The ring mistress for Fossett's Circus says the pandemic was the first time, in over 130 years, they had to stop touring.
However, Ireland's circus community is slowly getting back to normal.
@FossettsCircus travelling for 133 years took Covid to force it off the road, now Ireland's circus community is slowly getting back to normal. Tom Duffy is looking for clowns to join their team. Join us in Kilkenny. @NTBreakfast @NewstalkFM pic.twitter.com/69ubgMn1YP
— Henry McKean (@HenryMcKean) September 27, 2021
Ring mistress Marion Fossett says when the opportunity came they took it.
"We have been in the business of the circus, we have toured Ireland for 133 years - and the first thing that put us off the road was COVID.
"It was very difficult during the lockdown; we survived two World Wars, a Rising and a Civil War and nothing stopped us.
"COVID came and closed us down - all circuses, all fun fairs, just closed us down dead.
"But luckily enough this year... Minister Catherine Martin came up with a Live Performance Support Scheme to try and help get light entertainment back up and running.
"Let's be honest - we all need a little bit of cheer."
'The most difficult'
The company was recently able to do a short, 10-week tour across Ireland.
Marion says: "It has just been wonderful to be back - the restrictions, of course, were 50 people at the beginning of our tour.
"That was the most difficult I think, to perform to 50 people.
"But we're very serious about the social distancing and the COVID protocols to make it safe for everybody to come.
"The warmth and welcome from the people when we came back to the towns that we visited.
"For the coast run, we've actually done exactly the same towns at nearly exactly the same time for 85 years.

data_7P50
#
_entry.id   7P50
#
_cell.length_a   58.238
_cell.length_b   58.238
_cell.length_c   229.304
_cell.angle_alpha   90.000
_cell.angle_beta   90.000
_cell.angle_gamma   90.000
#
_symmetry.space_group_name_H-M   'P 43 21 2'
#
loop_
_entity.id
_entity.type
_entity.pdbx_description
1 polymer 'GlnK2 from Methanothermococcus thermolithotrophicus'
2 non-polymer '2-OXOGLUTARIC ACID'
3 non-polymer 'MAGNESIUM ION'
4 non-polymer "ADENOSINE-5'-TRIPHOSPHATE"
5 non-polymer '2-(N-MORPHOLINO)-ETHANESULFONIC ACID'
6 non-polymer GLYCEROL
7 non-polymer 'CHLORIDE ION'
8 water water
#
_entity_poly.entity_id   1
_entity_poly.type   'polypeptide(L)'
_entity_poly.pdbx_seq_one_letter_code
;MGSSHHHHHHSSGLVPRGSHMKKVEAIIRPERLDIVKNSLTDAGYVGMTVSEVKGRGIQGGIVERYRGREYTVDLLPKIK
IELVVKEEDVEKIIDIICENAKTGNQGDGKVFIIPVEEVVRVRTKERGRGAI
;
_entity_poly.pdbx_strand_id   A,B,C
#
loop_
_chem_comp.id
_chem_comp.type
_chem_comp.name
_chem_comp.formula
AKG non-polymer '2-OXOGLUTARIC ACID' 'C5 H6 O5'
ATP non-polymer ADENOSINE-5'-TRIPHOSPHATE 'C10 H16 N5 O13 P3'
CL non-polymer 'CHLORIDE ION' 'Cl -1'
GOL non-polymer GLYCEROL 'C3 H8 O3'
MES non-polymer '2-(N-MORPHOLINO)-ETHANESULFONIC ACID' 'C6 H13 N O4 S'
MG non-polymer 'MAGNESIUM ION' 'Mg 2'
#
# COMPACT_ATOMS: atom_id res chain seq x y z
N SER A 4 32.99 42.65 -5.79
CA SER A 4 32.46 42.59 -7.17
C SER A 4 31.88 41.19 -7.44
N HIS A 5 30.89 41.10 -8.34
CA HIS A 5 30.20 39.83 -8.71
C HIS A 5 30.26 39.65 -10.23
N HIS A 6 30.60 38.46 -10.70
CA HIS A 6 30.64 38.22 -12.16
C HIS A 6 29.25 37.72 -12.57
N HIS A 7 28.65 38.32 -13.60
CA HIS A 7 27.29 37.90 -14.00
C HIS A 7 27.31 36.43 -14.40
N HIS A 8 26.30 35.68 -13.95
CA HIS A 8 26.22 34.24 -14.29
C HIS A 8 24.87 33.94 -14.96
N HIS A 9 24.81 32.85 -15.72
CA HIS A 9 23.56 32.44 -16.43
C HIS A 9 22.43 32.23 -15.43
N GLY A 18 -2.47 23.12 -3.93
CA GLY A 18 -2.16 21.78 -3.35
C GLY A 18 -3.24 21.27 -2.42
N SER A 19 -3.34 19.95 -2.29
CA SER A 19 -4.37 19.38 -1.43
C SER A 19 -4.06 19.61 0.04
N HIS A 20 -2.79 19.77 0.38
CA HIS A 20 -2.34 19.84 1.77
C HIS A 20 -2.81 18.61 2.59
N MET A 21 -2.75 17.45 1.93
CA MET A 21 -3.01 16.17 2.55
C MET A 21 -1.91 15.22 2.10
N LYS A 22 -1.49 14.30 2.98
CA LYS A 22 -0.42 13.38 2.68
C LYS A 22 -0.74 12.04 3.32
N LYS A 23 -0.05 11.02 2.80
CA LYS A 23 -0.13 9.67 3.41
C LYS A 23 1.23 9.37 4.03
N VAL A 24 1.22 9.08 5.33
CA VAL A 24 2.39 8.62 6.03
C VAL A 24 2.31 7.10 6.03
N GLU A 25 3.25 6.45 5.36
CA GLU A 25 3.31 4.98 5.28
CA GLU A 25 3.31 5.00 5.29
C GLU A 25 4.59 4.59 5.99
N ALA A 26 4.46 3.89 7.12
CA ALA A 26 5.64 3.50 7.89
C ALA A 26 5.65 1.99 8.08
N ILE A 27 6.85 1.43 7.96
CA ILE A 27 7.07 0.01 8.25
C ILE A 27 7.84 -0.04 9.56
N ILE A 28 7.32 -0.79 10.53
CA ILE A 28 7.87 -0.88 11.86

"Like a calendar, you could set it."
And she says there is an onus on them to keep the show going.
"My mother was 90 this year, and my mother spent her entire life on the road touring with circuses.
"She came to Ireland in 1952, met my father and married him and never left.
"So her whole life has been touring, she found the lockdown extremely difficult and I was extremely worried about her.
"So one of the reasons, when the opportunity of the grant came up, I particularly said 'Let's do it to get her back out on the road'.
"And the transformation on her has been wonderful.
"Don't forget you have the responsibilities of all your forefathers... we're into six generations.
"They survived everything and the did it and kept it going.
"So that sits on your shoulder to make sure that you do the same and you keep it going.
"It has to get better and bigger, and that's what you strive towards doing".
Edward Fossett - a fifth generation performer, and also known as Otto the Clown - says people are enjoying it.
"Everybody needs a little bit of happiness in their life.
"It's been difficult to make people laugh, but they're coming and they're laughing, they're enjoying the show.
"That's what we're trying to do".